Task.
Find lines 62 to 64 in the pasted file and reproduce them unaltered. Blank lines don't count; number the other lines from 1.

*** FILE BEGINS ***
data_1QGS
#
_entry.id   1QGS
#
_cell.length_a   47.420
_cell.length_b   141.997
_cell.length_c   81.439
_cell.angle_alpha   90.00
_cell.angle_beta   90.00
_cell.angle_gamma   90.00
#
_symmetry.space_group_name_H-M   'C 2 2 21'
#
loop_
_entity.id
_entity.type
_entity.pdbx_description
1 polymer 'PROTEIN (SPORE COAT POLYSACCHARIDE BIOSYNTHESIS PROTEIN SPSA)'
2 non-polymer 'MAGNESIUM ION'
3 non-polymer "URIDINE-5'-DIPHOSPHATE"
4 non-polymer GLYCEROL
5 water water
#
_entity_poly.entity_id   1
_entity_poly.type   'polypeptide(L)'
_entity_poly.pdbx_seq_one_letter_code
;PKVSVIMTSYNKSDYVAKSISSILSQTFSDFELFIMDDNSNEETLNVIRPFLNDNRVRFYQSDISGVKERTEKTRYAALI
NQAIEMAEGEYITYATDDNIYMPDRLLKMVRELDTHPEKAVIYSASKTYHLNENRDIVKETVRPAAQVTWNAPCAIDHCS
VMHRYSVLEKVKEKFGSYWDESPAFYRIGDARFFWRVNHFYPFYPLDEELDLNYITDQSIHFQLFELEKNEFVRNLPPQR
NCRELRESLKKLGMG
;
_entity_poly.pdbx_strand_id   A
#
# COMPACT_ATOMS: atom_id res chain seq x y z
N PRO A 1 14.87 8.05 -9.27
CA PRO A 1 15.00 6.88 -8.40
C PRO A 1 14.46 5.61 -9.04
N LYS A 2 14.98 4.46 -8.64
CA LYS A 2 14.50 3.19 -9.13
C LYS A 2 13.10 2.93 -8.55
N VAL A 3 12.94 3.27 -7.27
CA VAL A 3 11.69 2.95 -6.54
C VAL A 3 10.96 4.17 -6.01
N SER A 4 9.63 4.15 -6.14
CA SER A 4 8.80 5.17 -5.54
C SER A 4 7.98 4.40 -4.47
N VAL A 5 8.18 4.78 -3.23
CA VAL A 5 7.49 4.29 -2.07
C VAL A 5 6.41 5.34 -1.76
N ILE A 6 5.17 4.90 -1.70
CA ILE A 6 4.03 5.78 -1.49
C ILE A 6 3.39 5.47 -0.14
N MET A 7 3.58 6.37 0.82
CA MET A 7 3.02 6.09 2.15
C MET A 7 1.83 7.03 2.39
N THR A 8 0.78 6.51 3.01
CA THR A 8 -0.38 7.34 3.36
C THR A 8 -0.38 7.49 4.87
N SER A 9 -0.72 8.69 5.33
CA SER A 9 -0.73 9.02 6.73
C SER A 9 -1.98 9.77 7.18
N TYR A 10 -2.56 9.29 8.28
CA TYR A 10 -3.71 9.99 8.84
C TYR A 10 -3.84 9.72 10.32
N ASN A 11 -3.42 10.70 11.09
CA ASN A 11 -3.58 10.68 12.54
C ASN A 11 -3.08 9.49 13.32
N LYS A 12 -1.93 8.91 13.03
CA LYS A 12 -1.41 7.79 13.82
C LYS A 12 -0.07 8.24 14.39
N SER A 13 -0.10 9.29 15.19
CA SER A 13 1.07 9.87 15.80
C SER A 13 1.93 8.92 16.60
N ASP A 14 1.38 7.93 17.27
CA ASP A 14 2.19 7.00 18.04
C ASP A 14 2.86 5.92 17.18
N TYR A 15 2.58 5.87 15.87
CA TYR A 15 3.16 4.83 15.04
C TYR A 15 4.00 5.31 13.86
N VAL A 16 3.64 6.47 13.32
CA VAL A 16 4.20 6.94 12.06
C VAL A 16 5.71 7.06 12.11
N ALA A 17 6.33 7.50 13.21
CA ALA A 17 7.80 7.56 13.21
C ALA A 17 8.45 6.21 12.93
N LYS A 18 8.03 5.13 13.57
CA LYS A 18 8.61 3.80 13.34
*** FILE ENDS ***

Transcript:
N TYR A 10 -2.56 9.29 8.28
CA TYR A 10 -3.71 9.99 8.84
C TYR A 10 -3.84 9.72 10.32